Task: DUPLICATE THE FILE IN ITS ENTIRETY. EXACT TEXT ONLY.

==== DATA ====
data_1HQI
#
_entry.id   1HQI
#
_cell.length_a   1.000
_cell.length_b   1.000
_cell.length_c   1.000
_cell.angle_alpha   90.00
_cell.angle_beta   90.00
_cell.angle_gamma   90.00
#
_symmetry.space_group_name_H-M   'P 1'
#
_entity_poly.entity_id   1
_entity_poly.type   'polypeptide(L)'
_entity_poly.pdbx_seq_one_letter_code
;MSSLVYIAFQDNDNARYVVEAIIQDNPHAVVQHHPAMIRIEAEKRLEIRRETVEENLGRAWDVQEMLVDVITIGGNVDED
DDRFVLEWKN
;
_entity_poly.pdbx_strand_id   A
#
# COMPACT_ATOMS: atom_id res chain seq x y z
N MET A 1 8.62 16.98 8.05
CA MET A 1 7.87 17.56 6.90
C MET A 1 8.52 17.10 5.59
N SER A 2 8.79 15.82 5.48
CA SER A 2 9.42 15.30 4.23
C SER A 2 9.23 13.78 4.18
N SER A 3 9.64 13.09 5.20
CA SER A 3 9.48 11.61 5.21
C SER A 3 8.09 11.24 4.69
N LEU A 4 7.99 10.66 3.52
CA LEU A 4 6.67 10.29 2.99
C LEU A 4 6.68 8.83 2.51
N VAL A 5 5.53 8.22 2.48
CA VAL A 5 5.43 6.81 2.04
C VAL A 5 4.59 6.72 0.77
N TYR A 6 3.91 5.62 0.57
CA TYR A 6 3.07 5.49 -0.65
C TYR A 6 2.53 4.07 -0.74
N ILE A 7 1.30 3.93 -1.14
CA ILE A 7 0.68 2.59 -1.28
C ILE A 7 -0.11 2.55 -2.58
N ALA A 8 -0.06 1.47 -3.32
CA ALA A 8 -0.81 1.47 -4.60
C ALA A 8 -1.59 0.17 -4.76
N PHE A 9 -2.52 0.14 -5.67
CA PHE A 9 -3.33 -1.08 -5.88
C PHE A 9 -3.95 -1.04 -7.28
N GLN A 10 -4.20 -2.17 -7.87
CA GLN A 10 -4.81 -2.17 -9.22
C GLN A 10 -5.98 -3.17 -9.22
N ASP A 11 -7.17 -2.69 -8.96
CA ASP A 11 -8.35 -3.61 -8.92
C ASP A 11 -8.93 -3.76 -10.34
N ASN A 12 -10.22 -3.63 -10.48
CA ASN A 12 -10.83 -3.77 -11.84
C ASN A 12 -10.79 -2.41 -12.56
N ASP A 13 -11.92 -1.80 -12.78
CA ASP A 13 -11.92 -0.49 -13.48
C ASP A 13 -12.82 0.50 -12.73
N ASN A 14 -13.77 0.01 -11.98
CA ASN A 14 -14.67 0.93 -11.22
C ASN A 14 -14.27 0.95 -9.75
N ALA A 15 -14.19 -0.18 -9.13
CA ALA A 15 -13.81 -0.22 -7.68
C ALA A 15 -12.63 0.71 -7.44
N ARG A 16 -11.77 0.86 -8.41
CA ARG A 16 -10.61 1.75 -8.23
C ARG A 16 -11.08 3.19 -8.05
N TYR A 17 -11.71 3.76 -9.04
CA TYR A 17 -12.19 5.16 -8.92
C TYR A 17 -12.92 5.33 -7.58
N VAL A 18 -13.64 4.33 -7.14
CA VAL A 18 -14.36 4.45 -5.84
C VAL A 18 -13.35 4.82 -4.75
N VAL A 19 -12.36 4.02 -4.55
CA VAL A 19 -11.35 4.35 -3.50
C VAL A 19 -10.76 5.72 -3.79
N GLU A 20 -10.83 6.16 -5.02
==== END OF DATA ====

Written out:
data_1HQI
#
_entry.id   1HQI
#
_cell.length_a   1.000
_cell.length_b   1.000
_cell.length_c   1.000
_cell.angle_alpha   90.00
_cell.angle_beta   90.00
_cell.angle_gamma   90.00
#
_symmetry.space_group_name_H-M   'P 1'
#
_entity_poly.entity_id   1
_entity_poly.type   'polypeptide(L)'
_entity_poly.pdbx_seq_one_letter_code
;MSSLVYIAFQDNDNARYVVEAIIQDNPHAVVQHHPAMIRIEAEKRLEIRRETVEENLGRAWDVQEMLVDVITIGGNVDED
DDRFVLEWKN
;
_entity_poly.pdbx_strand_id   A
#
# COMPACT_ATOMS: atom_id res chain seq x y z
N MET A 1 8.62 16.98 8.05
CA MET A 1 7.87 17.56 6.90
C MET A 1 8.52 17.10 5.59
N SER A 2 8.79 15.82 5.48
CA SER A 2 9.42 15.30 4.23
C SER A 2 9.23 13.78 4.18
N SER A 3 9.64 13.09 5.20
CA SER A 3 9.48 11.61 5.21
C SER A 3 8.09 11.24 4.69
N LEU A 4 7.99 10.66 3.52
CA LEU A 4 6.67 10.29 2.99
C LEU A 4 6.68 8.83 2.51
N VAL A 5 5.53 8.22 2.48
CA VAL A 5 5.43 6.81 2.04
C VAL A 5 4.59 6.72 0.77
N TYR A 6 3.91 5.62 0.57
CA TYR A 6 3.07 5.49 -0.65
C TYR A 6 2.53 4.07 -0.74
N ILE A 7 1.30 3.93 -1.14
CA ILE A 7 0.68 2.59 -1.28
C ILE A 7 -0.11 2.55 -2.58
N ALA A 8 -0.06 1.47 -3.32
CA ALA A 8 -0.81 1.47 -4.60
C ALA A 8 -1.59 0.17 -4.76
N PHE A 9 -2.52 0.14 -5.67
CA PHE A 9 -3.33 -1.08 -5.88
C PHE A 9 -3.95 -1.04 -7.28
N GLN A 10 -4.20 -2.17 -7.87
CA GLN A 10 -4.81 -2.17 -9.22
C GLN A 10 -5.98 -3.17 -9.22
N ASP A 11 -7.17 -2.69 -8.96
CA ASP A 11 -8.35 -3.61 -8.92
C ASP A 11 -8.93 -3.76 -10.34
N ASN A 12 -10.22 -3.63 -10.48
CA ASN A 12 -10.83 -3.77 -11.84
C ASN A 12 -10.79 -2.41 -12.56
N ASP A 13 -11.92 -1.80 -12.78
CA ASP A 13 -11.92 -0.49 -13.48
C ASP A 13 -12.82 0.50 -12.73
N ASN A 14 -13.77 0.01 -11.98
CA ASN A 14 -14.67 0.93 -11.22
C ASN A 14 -14.27 0.95 -9.75
N ALA A 15 -14.19 -0.18 -9.13
CA ALA A 15 -13.81 -0.22 -7.68
C ALA A 15 -12.63 0.71 -7.44
N ARG A 16 -11.77 0.86 -8.41
CA ARG A 16 -10.61 1.75 -8.23
C ARG A 16 -11.08 3.19 -8.05
N TYR A 17 -11.71 3.76 -9.04
CA TYR A 17 -12.19 5.16 -8.92
C TYR A 17 -12.92 5.33 -7.58
N VAL A 18 -13.64 4.33 -7.14
CA VAL A 18 -14.36 4.45 -5.84
C VAL A 18 -13.35 4.82 -4.75
N VAL A 19 -12.36 4.02 -4.55
CA VAL A 19 -11.35 4.35 -3.50
C VAL A 19 -10.76 5.72 -3.79
N GLU A 20 -10.83 6.16 -5.02